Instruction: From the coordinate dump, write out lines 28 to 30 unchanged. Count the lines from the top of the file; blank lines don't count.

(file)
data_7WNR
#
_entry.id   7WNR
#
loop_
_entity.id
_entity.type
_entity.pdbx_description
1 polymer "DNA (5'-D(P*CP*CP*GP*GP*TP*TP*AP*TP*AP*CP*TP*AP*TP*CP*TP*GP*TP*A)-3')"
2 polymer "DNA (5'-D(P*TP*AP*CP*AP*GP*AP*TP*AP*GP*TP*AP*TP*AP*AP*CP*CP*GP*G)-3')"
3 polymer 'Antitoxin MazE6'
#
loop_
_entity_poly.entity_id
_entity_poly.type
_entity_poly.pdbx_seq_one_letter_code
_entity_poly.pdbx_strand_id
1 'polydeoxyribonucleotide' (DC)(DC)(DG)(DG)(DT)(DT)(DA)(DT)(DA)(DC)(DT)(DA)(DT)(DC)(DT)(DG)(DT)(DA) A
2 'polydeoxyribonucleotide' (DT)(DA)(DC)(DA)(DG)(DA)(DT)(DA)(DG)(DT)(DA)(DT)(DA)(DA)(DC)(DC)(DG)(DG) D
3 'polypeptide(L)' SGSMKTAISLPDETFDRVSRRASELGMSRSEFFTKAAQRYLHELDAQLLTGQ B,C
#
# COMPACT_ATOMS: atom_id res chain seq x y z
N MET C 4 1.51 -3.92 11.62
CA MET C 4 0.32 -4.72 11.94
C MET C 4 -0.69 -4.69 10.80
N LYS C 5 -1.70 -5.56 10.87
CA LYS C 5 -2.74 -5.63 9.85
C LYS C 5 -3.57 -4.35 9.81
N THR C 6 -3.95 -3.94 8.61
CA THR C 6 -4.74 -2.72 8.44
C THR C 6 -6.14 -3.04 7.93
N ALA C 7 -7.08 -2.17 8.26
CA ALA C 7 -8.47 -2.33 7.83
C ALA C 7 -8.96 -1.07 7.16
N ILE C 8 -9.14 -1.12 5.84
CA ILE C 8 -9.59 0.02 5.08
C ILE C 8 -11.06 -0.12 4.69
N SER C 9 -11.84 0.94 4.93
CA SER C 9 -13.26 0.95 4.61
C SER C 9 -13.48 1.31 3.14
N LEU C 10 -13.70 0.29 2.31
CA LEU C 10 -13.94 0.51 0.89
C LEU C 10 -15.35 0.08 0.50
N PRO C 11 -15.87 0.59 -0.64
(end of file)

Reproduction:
C LYS C 5 -3.57 -4.35 9.81
N THR C 6 -3.95 -3.94 8.61
CA THR C 6 -4.74 -2.72 8.44